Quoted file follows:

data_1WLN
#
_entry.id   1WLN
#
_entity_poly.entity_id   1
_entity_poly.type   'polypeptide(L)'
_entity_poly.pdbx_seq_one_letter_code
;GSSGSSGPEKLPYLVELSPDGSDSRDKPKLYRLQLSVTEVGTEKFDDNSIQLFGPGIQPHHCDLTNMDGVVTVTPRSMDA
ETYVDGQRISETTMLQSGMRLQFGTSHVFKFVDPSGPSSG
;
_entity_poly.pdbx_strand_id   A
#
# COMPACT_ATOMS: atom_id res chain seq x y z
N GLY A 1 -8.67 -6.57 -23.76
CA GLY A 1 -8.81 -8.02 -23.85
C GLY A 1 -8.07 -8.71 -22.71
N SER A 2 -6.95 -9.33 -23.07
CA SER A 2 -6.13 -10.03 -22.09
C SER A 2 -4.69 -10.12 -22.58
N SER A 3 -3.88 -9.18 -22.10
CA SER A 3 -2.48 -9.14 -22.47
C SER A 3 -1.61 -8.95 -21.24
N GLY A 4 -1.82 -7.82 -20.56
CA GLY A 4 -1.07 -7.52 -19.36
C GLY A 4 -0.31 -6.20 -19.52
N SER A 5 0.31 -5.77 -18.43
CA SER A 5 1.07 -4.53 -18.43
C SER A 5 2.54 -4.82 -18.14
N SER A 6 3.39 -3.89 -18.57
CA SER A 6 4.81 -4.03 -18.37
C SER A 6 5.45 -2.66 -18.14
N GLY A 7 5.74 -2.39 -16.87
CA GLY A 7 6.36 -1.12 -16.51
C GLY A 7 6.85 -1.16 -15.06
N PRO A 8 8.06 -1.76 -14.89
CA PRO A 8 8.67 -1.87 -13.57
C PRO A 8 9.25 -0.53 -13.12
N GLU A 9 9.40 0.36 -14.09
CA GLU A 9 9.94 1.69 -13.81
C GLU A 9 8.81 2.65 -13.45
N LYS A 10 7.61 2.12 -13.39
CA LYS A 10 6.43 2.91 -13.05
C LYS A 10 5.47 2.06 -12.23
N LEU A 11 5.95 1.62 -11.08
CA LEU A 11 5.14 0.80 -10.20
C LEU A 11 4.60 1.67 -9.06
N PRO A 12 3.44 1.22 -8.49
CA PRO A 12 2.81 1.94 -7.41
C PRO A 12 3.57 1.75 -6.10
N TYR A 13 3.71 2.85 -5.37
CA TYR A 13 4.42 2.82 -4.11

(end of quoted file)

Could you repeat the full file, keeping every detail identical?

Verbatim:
data_1WLN
#
_entry.id   1WLN
#
_entity_poly.entity_id   1
_entity_poly.type   'polypeptide(L)'
_entity_poly.pdbx_seq_one_letter_code
;GSSGSSGPEKLPYLVELSPDGSDSRDKPKLYRLQLSVTEVGTEKFDDNSIQLFGPGIQPHHCDLTNMDGVVTVTPRSMDA
ETYVDGQRISETTMLQSGMRLQFGTSHVFKFVDPSGPSSG
;
_entity_poly.pdbx_strand_id   A
#
# COMPACT_ATOMS: atom_id res chain seq x y z
N GLY A 1 -8.67 -6.57 -23.76
CA GLY A 1 -8.81 -8.02 -23.85
C GLY A 1 -8.07 -8.71 -22.71
N SER A 2 -6.95 -9.33 -23.07
CA SER A 2 -6.13 -10.03 -22.09
C SER A 2 -4.69 -10.12 -22.58
N SER A 3 -3.88 -9.18 -22.10
CA SER A 3 -2.48 -9.14 -22.47
C SER A 3 -1.61 -8.95 -21.24
N GLY A 4 -1.82 -7.82 -20.56
CA GLY A 4 -1.07 -7.52 -19.36
C GLY A 4 -0.31 -6.20 -19.52
N SER A 5 0.31 -5.77 -18.43
CA SER A 5 1.07 -4.53 -18.43
C SER A 5 2.54 -4.82 -18.14
N SER A 6 3.39 -3.89 -18.57
CA SER A 6 4.81 -4.03 -18.37
C SER A 6 5.45 -2.66 -18.14
N GLY A 7 5.74 -2.39 -16.87
CA GLY A 7 6.36 -1.12 -16.51
C GLY A 7 6.85 -1.16 -15.06
N PRO A 8 8.06 -1.76 -14.89
CA PRO A 8 8.67 -1.87 -13.57
C PRO A 8 9.25 -0.53 -13.12
N GLU A 9 9.40 0.36 -14.09
CA GLU A 9 9.94 1.69 -13.81
C GLU A 9 8.81 2.65 -13.45
N LYS A 10 7.61 2.12 -13.39
CA LYS A 10 6.43 2.91 -13.05
C LYS A 10 5.47 2.06 -12.23
N LEU A 11 5.95 1.62 -11.08
CA LEU A 11 5.14 0.80 -10.20
C LEU A 11 4.60 1.67 -9.06
N PRO A 12 3.44 1.22 -8.49
CA PRO A 12 2.81 1.94 -7.41
C PRO A 12 3.57 1.75 -6.10
N TYR A 13 3.71 2.85 -5.37
CA TYR A 13 4.42 2.82 -4.11